Classics are forever. Today, with quick books that kids can skim through and the limitless releases of easy-to-read stories, it seems that kids may be moving away from classics. Classics for children are significant.
Yes, classics do have endless accounts of long descriptions, words that have fallen out of fashion today, depiction of rural scenery, and so on. For children, the settings may feel dated. Some children today may not be able to relate to the world and the society described.
Despite all the superficial reasons, classics play a strong in shaping your child as a reader, a learner and a human being.
There are many reasons why you should read classics to children.
- Classics display astounding prose and excellent vocabulary. While reading to my son, we maintained a list of new words we came across in the books we read together, both classics and some ‘popular’ children’s bestsellers. Not surprisingly, the classics had a mind-boggling number of new words.
- Reading classics will help improve the quality of writing as well. We are talking about books that have a lot of literary merit and have withstood the test of time. They are a part of literary legacy. The rich sentence structures and vocabulary, along with many subtle aspects of the plot and story will creep into your child’s mind at a subconscious level. (Goodbye creative writing classes….all you need is a dose of classics!).
- Classics belong to a different era. The experience of reading about a different time and place, the mores and the society back then, the attitudes and the human experiences of an era gone past, will add richness to the reading.
- Due to the inherent complexities in the plot and structure, it promotes a deeper understanding of nuances. It enhances their ability to make connections, process information in a deeper manner, develop empathy, make analysis and appreciate fine writing.
- It will make your child love reading even more! Books are not called classics for nothing!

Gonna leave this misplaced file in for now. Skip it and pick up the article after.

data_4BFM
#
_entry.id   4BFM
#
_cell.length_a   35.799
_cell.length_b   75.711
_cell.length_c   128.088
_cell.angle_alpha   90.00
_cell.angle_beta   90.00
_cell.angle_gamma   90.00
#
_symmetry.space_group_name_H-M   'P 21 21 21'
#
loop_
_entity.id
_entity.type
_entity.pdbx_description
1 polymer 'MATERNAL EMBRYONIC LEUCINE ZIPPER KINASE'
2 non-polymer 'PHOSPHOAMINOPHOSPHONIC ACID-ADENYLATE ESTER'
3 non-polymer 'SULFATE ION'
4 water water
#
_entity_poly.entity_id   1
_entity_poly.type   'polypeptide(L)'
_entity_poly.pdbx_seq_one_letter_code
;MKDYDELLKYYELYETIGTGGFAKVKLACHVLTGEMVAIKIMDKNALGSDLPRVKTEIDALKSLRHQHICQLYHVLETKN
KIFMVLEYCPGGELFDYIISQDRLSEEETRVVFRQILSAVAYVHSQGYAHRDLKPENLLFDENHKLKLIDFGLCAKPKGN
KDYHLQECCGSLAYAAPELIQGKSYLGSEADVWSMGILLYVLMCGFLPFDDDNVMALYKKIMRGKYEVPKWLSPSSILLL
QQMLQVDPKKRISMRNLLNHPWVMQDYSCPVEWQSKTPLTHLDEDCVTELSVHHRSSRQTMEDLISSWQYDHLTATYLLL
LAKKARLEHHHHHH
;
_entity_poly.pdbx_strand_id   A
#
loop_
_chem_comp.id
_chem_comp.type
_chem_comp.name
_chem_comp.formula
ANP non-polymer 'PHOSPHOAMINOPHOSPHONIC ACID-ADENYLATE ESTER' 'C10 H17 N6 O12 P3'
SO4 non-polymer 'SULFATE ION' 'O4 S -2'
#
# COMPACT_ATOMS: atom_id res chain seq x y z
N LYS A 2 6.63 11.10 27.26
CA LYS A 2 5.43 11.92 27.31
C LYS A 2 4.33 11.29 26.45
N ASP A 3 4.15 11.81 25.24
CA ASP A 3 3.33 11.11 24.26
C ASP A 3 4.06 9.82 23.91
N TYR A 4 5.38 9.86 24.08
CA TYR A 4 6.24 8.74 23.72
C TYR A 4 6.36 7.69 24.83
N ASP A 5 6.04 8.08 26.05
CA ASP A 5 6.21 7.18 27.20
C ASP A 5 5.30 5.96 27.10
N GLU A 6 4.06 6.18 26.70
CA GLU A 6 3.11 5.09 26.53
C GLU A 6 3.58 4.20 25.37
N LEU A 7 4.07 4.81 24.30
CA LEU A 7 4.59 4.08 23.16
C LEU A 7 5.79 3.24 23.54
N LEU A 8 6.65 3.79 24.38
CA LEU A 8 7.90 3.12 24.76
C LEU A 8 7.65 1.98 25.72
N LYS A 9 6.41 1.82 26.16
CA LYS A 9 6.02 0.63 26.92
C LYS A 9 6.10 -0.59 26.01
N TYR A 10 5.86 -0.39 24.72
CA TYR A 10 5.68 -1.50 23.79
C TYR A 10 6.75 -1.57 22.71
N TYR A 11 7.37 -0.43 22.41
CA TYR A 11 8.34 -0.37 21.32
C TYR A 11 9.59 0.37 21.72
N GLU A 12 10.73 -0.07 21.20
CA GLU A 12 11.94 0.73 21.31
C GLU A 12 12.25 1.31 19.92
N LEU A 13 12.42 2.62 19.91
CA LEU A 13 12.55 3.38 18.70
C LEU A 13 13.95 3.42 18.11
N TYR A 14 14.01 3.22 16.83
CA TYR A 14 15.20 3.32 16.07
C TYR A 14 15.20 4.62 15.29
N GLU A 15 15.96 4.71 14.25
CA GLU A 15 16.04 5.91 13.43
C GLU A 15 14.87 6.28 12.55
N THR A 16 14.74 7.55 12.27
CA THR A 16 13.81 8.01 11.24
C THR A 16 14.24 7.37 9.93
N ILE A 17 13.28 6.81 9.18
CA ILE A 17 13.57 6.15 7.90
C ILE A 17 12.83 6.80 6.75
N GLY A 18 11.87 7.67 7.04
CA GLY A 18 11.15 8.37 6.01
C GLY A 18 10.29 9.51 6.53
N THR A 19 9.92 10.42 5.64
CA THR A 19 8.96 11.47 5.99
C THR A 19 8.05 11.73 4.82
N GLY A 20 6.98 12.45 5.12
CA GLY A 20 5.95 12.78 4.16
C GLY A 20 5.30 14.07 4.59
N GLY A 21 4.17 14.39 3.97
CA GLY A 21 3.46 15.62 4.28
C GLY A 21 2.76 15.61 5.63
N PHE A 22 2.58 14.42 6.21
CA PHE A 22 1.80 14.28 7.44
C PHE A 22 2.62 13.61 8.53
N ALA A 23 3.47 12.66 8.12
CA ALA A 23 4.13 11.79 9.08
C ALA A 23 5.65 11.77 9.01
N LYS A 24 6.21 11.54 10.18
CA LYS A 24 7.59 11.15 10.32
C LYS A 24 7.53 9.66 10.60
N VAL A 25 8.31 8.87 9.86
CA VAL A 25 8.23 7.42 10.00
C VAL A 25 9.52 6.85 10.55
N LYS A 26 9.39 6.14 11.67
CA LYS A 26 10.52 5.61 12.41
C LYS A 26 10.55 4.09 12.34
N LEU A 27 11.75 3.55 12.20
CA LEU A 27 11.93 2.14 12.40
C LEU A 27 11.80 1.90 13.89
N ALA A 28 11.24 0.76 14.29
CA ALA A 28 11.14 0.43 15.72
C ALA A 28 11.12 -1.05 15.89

Some classic tips that will help you in getting your child read classics….
- Buy age-appropriate abridged versions. Many of these versions make classics really accessible to children. Moreover, there are some beautifully illustrated ones as well, which works great for children.
- Read it to them. Seriously. Even if they are independent readers and ‘old enough’ to read by themselves. Sometimes, the context and background of the book may be alien to modern children. It helps to have help. But more than anything else, it is sure to be a great bonding activity!
- Once you are done with the reading, watch the movie. Search for documentaries or little bits of information on the writers and their lives on media channels like YouTube. You’ll discover a wealth of information! And, it will make the book meaningful.
What are the titles one could pick up? It’s like looking for a needle in a haystack. Yet, to start I would recommend the following stories. As children get familiar with these you can move to others.
Heidi by Johanna Spyri
The Call of the Wild by Jack London
The war of the worlds by HG Wells
A Christmas Carol by Charles Dickens
Black Beauty by Anna Sewell
Robinson Crusoe by Daniel Defoe
Treasure Island by Robert Louis Stevenson.
The Adventures of Robin Hood by Roger Lancelyn Green
Gulliver’s Travels by Jonathan Swift.
Alice’s Adventures in Wonderland by Lewis Carroll.
This is by no means exhaustive. It is not even the tip of the iceberg, but these are good starts for embarking on an exciting and never-ending adventure.
Do share your suggestions and experiences of classics for children in the comments section below!